MuQueCa is a passport to southeast Brazil at it’s nearest culinary consulate in Cambridge on Day 18 of the 30 day ethnic food challenge. MuQueCa’s authentic Capixaba cuisine of the Espirito Santo region features the dish the place is named after. Sometimes spelled Moqueca, it is a sumptuous seafood stew starring fish, shrimp, mussels and squid flavored with cilantro, annatto seeds, and olive oil and cooked and served in a special clay pot.
Begininngs first, nobody loves their salgadinhos (appetizers) like Brazilians. Brazilian Patties were six little fried footballs, bolinho de bacalau, made up of potatoes, eggs, parsley, with dry salted codfish. On each table a covered jar of house made hot sauce is provided. This amazingly flavorful and hot after the fact Farofa de Malagueta is the serious Brazilian hot sauce made with manioc flour and should be kept out of reach of children and handled with care. A pinch on each bolinho was a perfect kiss of fire extinguished with a squirt of fresh lime.
Itaipava Pilsen a Pilsener by Cervejaria Petrópolis (near Rio de Janeiro) was the logical solution to put out any residual heat. The cold bottle delivered a pale yellow super bubbly brew, one of 4 at MuQueCa and one of scads of brands in Brazil, now the world’s third largest beer market. Itaipava has a fruity grainy corn smell and reminds the tongue of beer before microbreweries brought regional styles back.
Heart Of Palm Salad disappeared off the plate faster than you can say Salada de palmito. Selected tomatoes and tender (non canned) palm tree shoot centers are anointed with a pleasant vinaigrette and are delectable. These days natural juices of exotic fruits from the Amazon Rain Forest like: Açaí and Gurana are all the rage. MuQueCa has these and Cupuaçú, a relative of cacao which are 2 to 4 lb white pulpy fruits with hard fuzzy skin. With a taste of fermentation and uniquely fragrant with chocolate and pineapple notes, the juice tastes primarily like pear, with a hint of banana and an alcohol finish (hic).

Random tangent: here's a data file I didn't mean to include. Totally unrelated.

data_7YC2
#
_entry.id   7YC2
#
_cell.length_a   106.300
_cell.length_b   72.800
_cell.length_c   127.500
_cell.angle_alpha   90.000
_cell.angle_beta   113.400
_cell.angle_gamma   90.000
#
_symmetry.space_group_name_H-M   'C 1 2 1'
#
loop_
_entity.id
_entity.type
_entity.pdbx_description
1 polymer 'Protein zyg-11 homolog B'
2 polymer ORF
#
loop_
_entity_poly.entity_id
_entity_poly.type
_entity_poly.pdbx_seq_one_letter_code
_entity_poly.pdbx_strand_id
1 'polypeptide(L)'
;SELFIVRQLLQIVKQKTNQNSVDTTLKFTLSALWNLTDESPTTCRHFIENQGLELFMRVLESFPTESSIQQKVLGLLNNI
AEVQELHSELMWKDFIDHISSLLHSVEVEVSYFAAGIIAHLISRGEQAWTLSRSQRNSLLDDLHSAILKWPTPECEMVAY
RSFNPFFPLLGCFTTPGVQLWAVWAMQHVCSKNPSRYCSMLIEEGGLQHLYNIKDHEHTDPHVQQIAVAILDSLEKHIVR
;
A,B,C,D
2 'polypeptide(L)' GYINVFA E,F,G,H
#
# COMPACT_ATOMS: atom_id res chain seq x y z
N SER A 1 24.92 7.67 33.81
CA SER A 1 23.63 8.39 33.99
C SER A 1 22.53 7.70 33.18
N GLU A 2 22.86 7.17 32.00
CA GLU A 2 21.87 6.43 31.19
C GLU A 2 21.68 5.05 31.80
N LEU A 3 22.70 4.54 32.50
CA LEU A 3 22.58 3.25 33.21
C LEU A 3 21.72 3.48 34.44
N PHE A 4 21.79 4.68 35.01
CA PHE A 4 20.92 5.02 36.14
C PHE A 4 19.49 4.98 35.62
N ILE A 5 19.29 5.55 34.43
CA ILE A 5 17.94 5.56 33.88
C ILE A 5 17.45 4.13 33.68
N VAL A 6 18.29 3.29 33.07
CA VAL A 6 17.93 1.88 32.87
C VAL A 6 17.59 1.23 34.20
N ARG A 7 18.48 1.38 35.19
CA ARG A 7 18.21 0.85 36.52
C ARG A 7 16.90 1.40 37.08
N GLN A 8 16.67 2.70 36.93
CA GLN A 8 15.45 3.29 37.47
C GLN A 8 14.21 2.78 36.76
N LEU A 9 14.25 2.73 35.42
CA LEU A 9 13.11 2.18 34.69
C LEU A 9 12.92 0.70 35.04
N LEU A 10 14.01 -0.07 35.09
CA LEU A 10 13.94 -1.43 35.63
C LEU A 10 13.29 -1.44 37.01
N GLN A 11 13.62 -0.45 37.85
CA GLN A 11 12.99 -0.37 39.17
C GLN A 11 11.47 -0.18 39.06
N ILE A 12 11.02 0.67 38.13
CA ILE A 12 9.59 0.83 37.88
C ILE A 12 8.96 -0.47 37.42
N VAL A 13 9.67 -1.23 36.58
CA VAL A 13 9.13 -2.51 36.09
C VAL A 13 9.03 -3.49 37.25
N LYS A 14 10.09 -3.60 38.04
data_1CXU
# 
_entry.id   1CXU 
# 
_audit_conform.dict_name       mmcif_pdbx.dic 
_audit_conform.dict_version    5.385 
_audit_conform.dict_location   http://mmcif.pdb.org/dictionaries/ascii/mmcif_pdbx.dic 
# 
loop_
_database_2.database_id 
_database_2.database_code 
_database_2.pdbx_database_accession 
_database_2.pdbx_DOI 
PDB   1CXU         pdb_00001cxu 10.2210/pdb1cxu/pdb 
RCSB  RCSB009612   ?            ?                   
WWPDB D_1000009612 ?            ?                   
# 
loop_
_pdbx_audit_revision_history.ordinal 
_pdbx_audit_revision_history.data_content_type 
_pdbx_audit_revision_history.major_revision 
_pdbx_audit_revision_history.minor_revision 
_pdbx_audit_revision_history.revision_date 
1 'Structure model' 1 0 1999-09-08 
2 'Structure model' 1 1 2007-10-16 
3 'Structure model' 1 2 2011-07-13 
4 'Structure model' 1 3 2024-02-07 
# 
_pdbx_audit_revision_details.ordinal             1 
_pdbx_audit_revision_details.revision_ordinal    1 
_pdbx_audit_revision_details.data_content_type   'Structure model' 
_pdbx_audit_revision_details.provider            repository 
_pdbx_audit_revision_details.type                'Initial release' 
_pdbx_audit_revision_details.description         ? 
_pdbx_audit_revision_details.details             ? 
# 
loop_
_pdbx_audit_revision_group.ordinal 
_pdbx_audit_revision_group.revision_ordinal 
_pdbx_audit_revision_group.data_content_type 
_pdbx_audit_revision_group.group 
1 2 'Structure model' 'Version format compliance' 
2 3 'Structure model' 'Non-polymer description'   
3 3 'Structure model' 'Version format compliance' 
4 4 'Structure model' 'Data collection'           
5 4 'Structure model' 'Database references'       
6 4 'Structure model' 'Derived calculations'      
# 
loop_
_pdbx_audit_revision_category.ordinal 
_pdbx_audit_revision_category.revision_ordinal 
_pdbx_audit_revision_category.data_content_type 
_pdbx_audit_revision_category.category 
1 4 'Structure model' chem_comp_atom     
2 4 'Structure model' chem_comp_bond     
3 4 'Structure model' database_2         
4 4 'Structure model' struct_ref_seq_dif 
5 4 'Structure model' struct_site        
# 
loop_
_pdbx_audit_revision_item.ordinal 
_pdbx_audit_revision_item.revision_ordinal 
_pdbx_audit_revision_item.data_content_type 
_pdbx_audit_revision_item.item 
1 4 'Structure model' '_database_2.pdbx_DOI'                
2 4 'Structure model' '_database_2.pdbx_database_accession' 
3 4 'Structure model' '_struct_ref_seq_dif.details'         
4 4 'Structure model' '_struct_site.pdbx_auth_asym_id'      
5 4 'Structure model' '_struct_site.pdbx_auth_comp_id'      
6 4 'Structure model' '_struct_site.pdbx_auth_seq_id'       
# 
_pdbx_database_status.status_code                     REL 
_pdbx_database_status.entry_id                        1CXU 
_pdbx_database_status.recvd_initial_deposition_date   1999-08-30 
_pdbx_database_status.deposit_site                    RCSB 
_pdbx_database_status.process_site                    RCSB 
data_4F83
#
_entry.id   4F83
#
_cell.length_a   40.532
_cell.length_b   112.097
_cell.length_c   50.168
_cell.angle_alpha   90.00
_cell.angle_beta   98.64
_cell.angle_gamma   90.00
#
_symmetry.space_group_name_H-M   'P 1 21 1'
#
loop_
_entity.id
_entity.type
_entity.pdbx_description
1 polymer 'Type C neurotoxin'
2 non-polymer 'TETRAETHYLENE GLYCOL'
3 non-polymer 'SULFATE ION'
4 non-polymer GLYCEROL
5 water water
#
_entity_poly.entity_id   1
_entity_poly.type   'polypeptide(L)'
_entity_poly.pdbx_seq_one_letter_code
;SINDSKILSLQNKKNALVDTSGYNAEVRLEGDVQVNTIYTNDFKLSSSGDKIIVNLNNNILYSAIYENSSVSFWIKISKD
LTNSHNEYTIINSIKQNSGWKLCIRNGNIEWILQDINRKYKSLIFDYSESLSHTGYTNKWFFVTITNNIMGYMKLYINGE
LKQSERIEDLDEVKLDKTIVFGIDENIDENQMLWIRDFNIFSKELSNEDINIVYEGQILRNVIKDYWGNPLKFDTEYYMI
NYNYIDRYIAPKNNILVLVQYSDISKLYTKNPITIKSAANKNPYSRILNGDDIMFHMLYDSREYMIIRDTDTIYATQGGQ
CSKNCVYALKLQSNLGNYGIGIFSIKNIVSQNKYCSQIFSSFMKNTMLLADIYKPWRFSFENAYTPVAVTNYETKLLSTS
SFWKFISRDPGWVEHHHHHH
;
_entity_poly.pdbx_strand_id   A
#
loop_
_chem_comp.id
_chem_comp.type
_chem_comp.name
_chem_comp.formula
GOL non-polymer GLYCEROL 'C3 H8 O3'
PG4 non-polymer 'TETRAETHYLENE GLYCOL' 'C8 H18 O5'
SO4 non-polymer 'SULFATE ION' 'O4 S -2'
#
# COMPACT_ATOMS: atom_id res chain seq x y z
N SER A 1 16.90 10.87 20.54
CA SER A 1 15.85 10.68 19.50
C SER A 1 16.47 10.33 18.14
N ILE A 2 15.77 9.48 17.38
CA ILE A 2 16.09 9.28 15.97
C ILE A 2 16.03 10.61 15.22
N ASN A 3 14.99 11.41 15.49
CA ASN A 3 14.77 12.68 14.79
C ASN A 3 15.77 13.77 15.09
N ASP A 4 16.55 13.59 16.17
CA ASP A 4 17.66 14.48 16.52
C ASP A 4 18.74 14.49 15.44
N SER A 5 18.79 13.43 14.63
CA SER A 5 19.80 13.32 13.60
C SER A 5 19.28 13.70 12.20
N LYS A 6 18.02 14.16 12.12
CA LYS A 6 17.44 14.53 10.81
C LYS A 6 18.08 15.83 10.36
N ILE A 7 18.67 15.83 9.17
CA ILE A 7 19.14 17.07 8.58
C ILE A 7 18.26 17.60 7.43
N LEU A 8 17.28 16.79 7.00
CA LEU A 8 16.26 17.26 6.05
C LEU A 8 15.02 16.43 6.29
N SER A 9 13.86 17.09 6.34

The MuQueca main event is Moqueca Completa. Brazilians have been making Moquecas for 300 years and here that tradition is honored with tremendous attention to each dish as it is conjured slowly with no water added. It basically consists of fish, onions, garlic, tomatoes, cilantro, and chives. Our server Linda explained that in moqueca making, olive is used instead of palm oil (coconut milk is never used) and urucum (annatto) pigment is added, At MuQueCa, moqueca is always cooked in a traditional black clay and mangrove tree sap pan, the Capixaba pan; “be careful it’s hot!”
MuQueCa has great endings as well. Flan with a dark home-made caramel sauce was light and not too eggy. But the big sweet winner was Tapioca & Coconut, Manjar de Coco & Tapioca. Here, tapioca mixed with coconut flakes & coconut milk, laced with brown sugar, rum, and condensed milk was a dessert game changer begging for coffee. In Brazil, cafezinho means “little coffee” and the invitation to pause and enjoy the thick, sweet coffee, conversation and dessert. More coffee is used than the joe we know so the method of cafezinho guarantees a far stronger concentration of flavor and customarily has plenty of sugar. Great service in a family atmosphere, MuQueCa is typically affordable unless you order several rounds of the expertly mixed national cocktail, the Caipirinha. The sugar cane juice firewater cachaça based drink shouldn’t be missed. MuQueCa is a friendly place to linger over a great carefully cooked meal where in this case not a drop or a crumb was left but a happy memory remains.
Opened Sunday at 12:00 Noon Until 9:30 PM • Tuesday to Saturday at 11:00 AM until 10:30 PM • Closed Mondays
1008 Cambridge St
Cambridge, MA 02141